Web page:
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Posts tagged ‘indie publishing’

Welcome to the Fourth Quarter

Ah, September. We’re closing in on the end of the year, with less than four months to go. Are you on track with your yearly goals? What are your revised goals for the last tax quarter of the year?

Third-quarter estimated tax payments are due into the IRS by September 17th. (Yes, technically September is fourth quarter, by tax year. I understand it’s the end of the third quarter by mathematical ratios. The IRS doesn’t care about that; third quarter for taxes and accounting ends on August 31.)

For those of you who are or want to become full-time authors, and even those of you who don’t, now is a good time to put down your author hat, pick up your business manager hat, and answer a few questions for yourself. Read more

On going indie and an announcement

When I sat down in the much too early hours of the morning to write this post, I found myself at a loss. My brain is fried and the ability to come up with something new seemed beyond me. So, as I will often do when I’m unsure what to blog about, I started checking out a few writing-related sites to see what they had to say. Nothing really jumped out at me until I started scrolling through The Passive Voice. One article in particular caught my eye. I’m not going to actually discuss the article, so I’m not linking to it. However, the idea behind the article did set me to thinking — something that might be dangerous since I’m pre-coffee. Read more

Why should we look at the entire industry?

This question came up recently in comments – why should we, on MGC, report on what The Big 5 (4?) are doing, or on B&N?

1. There’s scope and scale. What business are we in? We’re in the entertainment business. We’re competing with every other entertainer out there for Joe Sixpack’s beer money – and for Jane Doe’s attention span when she wants something to take her mind off the fact that she’s in a waiting room. Read more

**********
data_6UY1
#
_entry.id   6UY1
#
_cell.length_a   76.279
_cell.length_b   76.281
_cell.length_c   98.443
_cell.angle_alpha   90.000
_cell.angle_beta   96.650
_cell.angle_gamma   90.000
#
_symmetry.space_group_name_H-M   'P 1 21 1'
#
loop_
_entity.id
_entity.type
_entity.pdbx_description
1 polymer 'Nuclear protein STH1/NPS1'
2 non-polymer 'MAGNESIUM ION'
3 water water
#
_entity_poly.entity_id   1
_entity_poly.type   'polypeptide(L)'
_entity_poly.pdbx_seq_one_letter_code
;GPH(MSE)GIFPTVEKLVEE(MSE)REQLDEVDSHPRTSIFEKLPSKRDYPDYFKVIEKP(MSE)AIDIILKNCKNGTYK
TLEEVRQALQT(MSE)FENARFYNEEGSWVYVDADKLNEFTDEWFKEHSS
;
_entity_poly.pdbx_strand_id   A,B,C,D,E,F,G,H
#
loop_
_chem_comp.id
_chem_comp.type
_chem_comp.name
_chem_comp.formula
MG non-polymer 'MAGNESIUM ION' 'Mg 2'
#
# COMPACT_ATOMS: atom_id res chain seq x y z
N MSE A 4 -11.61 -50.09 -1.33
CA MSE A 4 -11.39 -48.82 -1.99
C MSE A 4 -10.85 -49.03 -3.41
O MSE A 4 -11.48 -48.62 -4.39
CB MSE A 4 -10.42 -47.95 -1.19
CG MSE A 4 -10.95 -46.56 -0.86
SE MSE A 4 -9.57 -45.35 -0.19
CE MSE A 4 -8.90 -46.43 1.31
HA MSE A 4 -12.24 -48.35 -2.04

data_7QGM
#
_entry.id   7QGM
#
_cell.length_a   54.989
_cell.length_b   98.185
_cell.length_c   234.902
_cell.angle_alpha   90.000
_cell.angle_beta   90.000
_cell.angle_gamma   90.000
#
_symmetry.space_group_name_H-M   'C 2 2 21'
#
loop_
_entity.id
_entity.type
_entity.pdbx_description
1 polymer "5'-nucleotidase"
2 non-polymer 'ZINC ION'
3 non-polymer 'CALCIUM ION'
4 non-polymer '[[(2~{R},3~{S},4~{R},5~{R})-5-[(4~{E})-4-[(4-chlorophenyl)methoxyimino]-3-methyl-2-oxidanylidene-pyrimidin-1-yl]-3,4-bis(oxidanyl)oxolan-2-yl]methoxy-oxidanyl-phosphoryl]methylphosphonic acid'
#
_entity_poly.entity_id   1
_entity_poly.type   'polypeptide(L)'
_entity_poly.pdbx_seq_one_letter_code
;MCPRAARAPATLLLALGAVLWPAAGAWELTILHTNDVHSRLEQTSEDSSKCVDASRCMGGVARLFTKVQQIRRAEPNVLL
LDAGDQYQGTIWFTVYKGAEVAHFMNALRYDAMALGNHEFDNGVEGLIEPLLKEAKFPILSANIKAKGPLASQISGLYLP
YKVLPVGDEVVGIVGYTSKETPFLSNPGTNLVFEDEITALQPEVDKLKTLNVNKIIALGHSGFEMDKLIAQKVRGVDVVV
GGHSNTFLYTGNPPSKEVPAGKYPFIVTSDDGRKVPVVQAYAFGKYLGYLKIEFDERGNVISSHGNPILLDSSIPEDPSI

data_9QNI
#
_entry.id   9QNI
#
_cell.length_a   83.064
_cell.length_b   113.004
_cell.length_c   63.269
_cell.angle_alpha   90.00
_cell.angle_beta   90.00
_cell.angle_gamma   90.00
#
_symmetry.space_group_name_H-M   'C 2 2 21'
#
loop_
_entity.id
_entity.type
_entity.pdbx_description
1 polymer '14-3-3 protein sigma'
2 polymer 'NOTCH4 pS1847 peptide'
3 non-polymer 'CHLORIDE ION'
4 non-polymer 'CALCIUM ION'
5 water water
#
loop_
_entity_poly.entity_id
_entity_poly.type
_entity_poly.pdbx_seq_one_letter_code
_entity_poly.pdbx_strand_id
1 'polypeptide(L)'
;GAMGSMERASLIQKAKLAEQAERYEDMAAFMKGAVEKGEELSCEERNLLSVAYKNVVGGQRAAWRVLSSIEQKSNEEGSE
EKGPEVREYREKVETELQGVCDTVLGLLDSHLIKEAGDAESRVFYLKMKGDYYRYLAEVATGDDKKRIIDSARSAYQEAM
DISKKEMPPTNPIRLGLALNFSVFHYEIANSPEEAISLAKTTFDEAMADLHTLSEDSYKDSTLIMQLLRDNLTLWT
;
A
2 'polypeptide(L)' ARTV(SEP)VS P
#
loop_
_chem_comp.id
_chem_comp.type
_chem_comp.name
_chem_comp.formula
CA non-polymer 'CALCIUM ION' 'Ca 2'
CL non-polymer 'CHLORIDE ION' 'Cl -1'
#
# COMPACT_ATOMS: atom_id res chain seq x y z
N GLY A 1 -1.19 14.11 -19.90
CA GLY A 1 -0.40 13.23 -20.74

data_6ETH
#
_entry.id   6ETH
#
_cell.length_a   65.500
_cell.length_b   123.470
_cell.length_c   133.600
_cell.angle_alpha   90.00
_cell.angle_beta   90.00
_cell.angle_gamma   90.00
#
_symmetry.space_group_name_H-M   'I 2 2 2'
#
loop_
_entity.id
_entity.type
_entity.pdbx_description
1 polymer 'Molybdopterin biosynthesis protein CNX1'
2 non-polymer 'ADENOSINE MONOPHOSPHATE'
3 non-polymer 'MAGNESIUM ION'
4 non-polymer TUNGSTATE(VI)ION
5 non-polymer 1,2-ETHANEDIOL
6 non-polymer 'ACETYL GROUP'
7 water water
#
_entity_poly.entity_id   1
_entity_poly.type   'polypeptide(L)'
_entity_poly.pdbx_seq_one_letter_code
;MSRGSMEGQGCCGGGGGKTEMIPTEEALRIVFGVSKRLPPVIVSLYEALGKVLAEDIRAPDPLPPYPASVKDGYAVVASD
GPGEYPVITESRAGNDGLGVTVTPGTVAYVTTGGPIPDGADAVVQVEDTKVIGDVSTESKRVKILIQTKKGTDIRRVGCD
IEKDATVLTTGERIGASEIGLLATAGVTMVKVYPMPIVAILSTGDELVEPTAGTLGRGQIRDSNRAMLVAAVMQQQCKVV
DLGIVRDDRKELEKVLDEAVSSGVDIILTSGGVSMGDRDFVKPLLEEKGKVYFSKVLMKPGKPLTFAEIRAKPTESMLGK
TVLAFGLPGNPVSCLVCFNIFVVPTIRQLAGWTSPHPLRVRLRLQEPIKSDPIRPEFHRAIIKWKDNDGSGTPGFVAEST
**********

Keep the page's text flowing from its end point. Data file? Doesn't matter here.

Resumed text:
Reader Expectations: What’s Inside

This popped up at the Passive Voice the other day: https://booklife.com/create/art-design/06/28/2015/top-five-diy-book-layout-mistakes.html

Do your books look like books? No, not as in they have cover, pages, copyright info, table of contents, but if you borrowed someone else’s e-reader and compared your book to a Big 5 or small press book, does yours scream “Hi, I’m a bad Word to HTML conversion?” Read more

On formatting for print and digital

I want to thank everyone who took the time to tell us what topics you’d like to see us cover over the next six months or so. It really does help us to have that sort of input. While we don’t guarantee that we’ll get to ever topic, or in the exact way it was suggested, we will do our best to cover as many of them as possible. I’m still pulling the list together and I’ll be sending it out to the other bloggers later today. In the meantime, Dave kicked us off with his post about prologues yesterday.

One topic several of you requested was formatting. There were variations on the topic and a request for exercises. I’ll figure out the best way to do exercises over the next few days. I might go back to a workshop I did on formatting several years ago and update it for the purpose. But, while I figure out the best way to do that, here are links to some recent posts I’ve done on formatting for both print and digital editions.

Formatting Revisited

Formatting for Print Revisited

Formatting for Print Revisited , Pt. 2

These posts are targeted for those who are planning on going indie with their work. For those of you who are wanting to go traditional, formatting is a bit easier. The first thing you need to do is check the agent’s website or the publisher’s website you are submitting your work to. If they have special formatting requirements, they’ll be listed.

For example, Baen lists the following as its requirements:

  • Attach the manuscript as a Rich Text Format (.rtf) file.
  • Send the manuscript as a single file (do not break it into separate chapter files).
  • Synopsis and contact info needs to be in the file with your manuscript.